In our house, my daughter handles the ducks.  They are small and easy to manage.  They will stay small and probably will not give her much-if any-"attitude" when they grow up.  If they do, she's bigger, and can handle it.  I handle the geese.  They won't give me attitude when they grow because I am bigger than they are, and when I have them imprint on me, they may challenge me, but will NEVER go that far.  For example, Ferdinand is a male American Buff.  He is nearly a year old.  It's mating season, and as geese are wont to do, he's all stupid right now.  All hormones and no brains.  He will hiss at me.  He will flail his neck at me.  He will extend his neck towards me as a challenge.  He will never bite me, and to get him to stop all his macho stupidity, all I have to do is bend down towards him, put my face directly in his (an answering challenge) and say no.  I don't yell.  I don't scream.  I have never hit him.  I use a low toned voice in a normal volume.  He will turn his head away and go yell at someone else.  He will not rechallenge.  Why?  Because I'm the momma, that's why.  That's why it's so worth it to get waterfowl to imprint on you.  Because then you set yourself up like the alpha duck, goose, whatever, and you will always be in charge, no matter how large everyone gets.

So how do you do it?  Here are some easy guidelines:
  1. Always greet the duckling/gosling in the same way.  Use the same phrase and tone of voice.  Then the duckling/gosling will know it's you even if they can't see you (for example, say over the brooder box edge).  They will learn your voice quickly and respond to you. 
  2. Pick them up and handle them.  SLOWLY.  Nothing makes waterfowl more edgy than someone's hand swooping out of "nowhere" to grab them.  Try to come pick them up from underneath and always make sure you've got their legs securely--they are the weakest part of the bird.
  3. Hold them.  I have heard that the less you handle waterfowl the better, and I would agree with that if you were raising show birds or breeders or meat birds and you wanted geese that were geese and ducks that were ducks.  But most people, if they own a duck or goose, want to be able to go near them, manage them, work with them--maybe see them as pets.  On a small farm situation, you're not leaving them to their own devices. You usually need to go in and gather eggs and clean the house, quarters may be tighter, and you don't want them freaking out or trying to peck you to death.  So, hold them.  Let them sleep on you.  You will get pooped on, I guarantee--take it with a grain of salt.  Build up trust.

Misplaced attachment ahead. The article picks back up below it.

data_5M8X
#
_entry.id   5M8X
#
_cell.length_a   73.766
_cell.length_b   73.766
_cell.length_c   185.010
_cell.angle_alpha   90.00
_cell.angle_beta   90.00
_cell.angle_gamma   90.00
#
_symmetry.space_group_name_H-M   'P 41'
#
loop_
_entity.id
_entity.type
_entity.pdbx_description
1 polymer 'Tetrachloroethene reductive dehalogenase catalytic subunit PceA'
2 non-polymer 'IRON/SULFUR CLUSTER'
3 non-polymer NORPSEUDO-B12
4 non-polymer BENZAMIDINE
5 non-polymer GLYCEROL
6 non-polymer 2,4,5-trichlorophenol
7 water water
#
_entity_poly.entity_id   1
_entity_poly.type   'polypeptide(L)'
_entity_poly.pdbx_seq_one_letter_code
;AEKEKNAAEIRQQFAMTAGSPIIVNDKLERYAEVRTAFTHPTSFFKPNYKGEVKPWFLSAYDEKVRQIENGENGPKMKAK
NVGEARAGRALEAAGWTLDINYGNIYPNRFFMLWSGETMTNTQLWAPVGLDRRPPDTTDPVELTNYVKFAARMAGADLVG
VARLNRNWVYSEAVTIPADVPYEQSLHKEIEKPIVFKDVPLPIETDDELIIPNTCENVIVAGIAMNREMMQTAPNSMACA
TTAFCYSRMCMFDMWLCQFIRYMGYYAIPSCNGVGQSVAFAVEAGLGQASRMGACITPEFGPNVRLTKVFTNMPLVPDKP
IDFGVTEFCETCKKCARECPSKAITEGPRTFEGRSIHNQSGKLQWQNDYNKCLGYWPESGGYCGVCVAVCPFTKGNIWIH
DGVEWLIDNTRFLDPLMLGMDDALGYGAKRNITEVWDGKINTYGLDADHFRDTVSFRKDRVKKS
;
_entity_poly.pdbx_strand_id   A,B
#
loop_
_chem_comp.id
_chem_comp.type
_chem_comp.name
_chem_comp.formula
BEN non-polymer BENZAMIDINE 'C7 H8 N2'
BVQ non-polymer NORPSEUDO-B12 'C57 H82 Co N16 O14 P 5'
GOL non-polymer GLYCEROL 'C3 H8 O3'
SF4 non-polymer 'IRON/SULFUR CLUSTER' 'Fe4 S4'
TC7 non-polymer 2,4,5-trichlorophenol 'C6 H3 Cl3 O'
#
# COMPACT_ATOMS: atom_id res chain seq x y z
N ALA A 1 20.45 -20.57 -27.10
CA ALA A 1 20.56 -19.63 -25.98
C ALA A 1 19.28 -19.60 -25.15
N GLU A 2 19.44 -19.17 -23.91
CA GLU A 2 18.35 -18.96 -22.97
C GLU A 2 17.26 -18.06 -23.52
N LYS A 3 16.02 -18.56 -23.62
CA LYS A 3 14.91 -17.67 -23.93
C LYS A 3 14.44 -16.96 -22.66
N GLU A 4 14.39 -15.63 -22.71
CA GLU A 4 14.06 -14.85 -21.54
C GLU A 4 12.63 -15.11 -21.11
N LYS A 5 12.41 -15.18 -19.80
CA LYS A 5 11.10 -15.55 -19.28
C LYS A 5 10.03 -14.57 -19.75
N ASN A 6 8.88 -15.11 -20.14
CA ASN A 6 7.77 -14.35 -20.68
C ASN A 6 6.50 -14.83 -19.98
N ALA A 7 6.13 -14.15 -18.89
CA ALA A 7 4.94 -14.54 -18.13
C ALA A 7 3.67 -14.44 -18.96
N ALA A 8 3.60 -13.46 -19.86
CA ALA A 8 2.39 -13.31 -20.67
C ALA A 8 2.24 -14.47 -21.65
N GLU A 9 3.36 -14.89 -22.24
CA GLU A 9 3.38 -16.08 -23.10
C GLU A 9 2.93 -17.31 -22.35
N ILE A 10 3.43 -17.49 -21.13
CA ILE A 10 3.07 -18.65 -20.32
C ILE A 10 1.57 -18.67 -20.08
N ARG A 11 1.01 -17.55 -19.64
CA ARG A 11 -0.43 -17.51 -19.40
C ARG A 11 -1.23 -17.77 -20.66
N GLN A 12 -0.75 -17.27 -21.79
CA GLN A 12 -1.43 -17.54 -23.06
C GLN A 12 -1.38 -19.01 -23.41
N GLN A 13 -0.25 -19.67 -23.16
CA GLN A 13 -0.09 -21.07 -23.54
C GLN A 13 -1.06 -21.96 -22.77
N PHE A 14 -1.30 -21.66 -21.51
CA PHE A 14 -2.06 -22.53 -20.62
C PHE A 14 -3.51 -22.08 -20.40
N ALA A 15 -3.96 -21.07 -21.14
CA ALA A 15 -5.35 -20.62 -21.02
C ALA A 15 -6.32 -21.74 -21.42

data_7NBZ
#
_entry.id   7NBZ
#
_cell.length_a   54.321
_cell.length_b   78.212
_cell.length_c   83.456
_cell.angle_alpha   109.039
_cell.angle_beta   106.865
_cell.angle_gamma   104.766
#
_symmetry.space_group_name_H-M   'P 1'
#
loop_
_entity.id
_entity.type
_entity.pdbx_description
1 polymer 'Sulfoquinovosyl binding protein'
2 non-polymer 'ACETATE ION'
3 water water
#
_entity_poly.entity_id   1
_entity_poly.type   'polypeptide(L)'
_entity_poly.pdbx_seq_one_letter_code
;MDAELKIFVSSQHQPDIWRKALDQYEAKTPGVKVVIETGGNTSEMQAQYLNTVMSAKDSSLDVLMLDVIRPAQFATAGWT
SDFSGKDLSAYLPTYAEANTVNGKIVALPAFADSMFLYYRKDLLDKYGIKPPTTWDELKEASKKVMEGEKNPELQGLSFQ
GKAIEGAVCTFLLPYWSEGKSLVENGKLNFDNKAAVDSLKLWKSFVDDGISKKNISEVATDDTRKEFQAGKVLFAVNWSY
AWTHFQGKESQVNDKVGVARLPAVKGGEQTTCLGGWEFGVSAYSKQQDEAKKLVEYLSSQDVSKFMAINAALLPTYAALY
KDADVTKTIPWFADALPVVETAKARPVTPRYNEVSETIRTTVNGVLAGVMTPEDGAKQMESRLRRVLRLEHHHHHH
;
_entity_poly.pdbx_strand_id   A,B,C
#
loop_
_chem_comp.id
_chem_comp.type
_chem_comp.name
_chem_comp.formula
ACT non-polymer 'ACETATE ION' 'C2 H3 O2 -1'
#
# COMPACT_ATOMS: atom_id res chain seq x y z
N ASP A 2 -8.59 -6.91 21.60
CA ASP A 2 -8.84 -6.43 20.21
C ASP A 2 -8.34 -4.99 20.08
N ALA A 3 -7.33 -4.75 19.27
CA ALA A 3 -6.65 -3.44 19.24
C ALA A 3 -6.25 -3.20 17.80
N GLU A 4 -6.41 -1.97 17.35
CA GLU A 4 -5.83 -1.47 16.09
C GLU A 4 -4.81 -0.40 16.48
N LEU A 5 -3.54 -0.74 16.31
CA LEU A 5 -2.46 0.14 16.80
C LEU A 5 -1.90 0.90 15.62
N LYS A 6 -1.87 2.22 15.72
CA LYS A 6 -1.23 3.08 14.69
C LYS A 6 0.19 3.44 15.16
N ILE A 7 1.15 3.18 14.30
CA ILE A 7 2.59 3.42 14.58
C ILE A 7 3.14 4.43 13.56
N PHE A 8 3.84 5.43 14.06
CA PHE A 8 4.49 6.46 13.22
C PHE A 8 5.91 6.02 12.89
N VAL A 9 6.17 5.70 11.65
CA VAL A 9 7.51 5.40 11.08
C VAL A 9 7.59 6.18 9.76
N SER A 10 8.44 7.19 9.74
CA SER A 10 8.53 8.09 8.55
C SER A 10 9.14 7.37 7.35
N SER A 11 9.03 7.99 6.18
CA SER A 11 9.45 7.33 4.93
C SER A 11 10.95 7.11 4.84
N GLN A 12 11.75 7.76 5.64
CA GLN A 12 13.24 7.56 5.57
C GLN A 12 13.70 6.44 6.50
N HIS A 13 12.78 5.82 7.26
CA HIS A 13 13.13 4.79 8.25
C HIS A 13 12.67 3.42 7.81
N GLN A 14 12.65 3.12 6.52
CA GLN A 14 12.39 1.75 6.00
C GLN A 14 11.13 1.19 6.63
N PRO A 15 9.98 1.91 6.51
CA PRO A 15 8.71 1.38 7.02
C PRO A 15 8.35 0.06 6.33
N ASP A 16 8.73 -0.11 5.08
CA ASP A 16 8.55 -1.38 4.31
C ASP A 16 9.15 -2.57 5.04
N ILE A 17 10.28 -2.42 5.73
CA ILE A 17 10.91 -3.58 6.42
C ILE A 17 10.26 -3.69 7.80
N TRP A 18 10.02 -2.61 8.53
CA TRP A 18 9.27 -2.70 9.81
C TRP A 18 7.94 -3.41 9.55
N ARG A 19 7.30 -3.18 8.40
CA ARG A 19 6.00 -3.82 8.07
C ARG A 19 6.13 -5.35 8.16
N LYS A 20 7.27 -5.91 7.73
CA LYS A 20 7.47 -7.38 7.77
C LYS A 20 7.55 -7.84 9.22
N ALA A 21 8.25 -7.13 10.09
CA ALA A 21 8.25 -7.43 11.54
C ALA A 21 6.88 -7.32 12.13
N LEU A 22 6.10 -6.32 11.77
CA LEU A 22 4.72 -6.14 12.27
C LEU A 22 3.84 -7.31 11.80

4. Play gently with their beaks.  They understand this.  It's a game of sorts. Don't grab it and hold it, but let them nibble you.  It won't hurt (untill they get bigger).  They will nibble, and you can stroke their beaks in return.  Wiggle your fingers around and see if they try to get you.  It's all in fun.  One of the neat things about geese and ducks are that they can judge how much pressure they are putting on you with their beaks.  When they want to hurt you, they will.  When they don't, they will be much lighter in their touch.  They adjust accordingly.  The more you play with their beaks, the more they will realize that it's a game and they will try not to hurt you, even when they get carried away.